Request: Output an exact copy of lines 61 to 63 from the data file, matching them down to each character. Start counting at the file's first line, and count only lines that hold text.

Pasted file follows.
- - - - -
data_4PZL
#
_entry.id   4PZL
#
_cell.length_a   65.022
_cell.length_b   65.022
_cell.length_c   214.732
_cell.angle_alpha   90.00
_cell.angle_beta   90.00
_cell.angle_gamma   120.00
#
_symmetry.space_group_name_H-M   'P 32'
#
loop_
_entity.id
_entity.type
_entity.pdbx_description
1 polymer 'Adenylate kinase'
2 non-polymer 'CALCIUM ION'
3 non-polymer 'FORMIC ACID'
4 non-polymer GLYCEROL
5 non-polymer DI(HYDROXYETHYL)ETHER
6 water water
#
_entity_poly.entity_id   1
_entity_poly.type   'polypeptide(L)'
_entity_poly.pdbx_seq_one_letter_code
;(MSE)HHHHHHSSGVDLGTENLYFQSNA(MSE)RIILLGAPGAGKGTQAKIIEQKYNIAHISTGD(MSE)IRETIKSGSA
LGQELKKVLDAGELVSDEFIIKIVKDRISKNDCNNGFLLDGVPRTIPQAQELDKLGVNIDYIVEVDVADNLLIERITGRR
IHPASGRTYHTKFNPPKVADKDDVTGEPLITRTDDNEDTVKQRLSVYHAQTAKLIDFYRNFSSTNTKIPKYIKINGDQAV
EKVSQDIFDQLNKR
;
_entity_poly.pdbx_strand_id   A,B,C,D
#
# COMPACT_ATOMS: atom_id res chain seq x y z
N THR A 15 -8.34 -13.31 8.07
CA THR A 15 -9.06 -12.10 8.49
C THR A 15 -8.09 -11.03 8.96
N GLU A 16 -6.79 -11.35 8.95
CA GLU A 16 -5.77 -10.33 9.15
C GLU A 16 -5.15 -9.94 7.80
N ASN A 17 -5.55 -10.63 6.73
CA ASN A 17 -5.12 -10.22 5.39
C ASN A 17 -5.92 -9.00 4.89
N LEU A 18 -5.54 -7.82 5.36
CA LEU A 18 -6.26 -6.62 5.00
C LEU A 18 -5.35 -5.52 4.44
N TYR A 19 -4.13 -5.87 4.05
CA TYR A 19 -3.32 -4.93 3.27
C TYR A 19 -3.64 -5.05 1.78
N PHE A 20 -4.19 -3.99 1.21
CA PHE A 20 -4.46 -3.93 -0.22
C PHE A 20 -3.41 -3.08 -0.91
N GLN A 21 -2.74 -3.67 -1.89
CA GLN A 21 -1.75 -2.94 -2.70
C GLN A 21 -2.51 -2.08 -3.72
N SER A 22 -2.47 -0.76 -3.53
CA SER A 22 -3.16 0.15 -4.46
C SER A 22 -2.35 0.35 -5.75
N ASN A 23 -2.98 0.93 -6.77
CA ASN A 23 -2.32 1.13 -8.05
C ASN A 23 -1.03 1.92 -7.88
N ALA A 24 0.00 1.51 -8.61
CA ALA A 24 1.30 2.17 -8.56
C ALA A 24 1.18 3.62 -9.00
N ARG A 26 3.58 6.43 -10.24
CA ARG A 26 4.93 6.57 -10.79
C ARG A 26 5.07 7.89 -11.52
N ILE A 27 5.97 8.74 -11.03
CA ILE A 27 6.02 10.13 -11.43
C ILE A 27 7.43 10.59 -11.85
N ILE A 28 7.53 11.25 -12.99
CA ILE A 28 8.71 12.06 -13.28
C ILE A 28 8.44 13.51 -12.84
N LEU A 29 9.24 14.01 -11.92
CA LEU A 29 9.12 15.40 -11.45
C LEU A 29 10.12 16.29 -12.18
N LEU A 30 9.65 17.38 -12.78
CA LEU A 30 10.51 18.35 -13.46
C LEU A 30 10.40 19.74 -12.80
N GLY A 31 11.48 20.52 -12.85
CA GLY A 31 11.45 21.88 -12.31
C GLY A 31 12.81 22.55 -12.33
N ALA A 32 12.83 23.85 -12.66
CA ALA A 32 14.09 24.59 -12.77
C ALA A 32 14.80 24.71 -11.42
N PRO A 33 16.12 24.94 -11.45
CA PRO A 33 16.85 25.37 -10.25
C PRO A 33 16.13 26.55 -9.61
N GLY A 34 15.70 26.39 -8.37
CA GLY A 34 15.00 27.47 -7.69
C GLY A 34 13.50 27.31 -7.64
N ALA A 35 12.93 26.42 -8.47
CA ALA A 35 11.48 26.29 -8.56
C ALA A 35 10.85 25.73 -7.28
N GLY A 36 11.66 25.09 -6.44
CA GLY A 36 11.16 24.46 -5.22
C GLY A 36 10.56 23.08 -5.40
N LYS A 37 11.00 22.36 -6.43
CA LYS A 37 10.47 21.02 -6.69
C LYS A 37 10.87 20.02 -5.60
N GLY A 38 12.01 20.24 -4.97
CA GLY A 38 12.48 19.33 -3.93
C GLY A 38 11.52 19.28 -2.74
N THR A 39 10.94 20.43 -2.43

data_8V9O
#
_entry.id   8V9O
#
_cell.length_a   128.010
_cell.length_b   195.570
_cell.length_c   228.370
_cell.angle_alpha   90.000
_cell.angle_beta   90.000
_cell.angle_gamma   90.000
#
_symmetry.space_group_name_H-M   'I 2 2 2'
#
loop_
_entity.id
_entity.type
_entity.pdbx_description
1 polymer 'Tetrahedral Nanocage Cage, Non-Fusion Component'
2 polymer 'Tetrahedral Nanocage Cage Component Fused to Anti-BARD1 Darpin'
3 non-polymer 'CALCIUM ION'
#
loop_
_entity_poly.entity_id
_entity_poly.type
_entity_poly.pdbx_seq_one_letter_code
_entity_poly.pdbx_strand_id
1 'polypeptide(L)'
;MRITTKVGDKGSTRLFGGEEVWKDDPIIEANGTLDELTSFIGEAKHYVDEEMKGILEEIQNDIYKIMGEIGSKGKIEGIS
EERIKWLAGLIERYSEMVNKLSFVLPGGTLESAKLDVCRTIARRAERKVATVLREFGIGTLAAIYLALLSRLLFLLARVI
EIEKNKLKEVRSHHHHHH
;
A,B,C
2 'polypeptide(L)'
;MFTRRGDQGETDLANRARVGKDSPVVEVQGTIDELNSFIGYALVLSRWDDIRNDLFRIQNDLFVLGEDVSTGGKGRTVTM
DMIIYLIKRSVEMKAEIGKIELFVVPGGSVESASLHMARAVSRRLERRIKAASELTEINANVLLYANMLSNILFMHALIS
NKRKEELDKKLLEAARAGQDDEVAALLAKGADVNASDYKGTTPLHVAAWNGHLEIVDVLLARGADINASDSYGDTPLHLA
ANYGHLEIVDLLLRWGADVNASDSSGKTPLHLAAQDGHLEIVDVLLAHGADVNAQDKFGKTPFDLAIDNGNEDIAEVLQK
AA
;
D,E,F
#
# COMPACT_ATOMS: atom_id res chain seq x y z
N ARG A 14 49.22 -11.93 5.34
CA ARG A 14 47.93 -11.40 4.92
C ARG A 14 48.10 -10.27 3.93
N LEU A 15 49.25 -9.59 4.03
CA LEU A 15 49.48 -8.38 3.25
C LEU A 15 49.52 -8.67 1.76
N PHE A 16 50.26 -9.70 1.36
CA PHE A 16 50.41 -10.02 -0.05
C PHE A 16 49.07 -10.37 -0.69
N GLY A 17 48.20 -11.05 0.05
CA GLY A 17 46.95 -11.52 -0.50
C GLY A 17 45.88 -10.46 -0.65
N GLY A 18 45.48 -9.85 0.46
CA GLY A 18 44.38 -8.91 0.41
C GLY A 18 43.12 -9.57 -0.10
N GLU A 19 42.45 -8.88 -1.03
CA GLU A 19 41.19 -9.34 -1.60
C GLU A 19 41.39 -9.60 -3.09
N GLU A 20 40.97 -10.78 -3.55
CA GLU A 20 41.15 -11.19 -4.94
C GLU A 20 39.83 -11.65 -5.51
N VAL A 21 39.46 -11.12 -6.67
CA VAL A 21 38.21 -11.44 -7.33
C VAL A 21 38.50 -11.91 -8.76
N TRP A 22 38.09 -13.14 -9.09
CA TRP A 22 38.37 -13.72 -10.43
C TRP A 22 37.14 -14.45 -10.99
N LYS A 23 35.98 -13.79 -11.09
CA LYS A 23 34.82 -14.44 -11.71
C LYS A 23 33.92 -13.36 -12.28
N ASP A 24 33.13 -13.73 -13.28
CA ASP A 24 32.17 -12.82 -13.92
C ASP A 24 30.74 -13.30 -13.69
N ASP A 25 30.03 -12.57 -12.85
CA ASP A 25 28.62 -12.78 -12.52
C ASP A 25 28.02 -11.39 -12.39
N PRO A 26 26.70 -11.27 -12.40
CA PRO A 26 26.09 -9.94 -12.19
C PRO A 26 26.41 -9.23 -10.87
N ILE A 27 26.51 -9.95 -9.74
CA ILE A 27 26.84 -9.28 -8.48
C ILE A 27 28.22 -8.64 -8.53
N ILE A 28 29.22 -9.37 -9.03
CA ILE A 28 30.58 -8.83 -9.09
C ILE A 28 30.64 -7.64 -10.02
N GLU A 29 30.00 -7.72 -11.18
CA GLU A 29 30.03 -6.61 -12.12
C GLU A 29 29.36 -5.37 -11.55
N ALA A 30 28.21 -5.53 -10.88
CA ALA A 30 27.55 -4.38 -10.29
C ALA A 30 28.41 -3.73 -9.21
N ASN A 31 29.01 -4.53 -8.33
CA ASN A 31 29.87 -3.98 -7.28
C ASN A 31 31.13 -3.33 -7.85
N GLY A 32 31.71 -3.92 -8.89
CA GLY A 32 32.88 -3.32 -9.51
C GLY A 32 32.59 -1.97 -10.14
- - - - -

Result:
CA ASN A 23 -2.32 1.13 -8.05
C ASN A 23 -1.03 1.92 -7.88
N ALA A 24 0.00 1.51 -8.61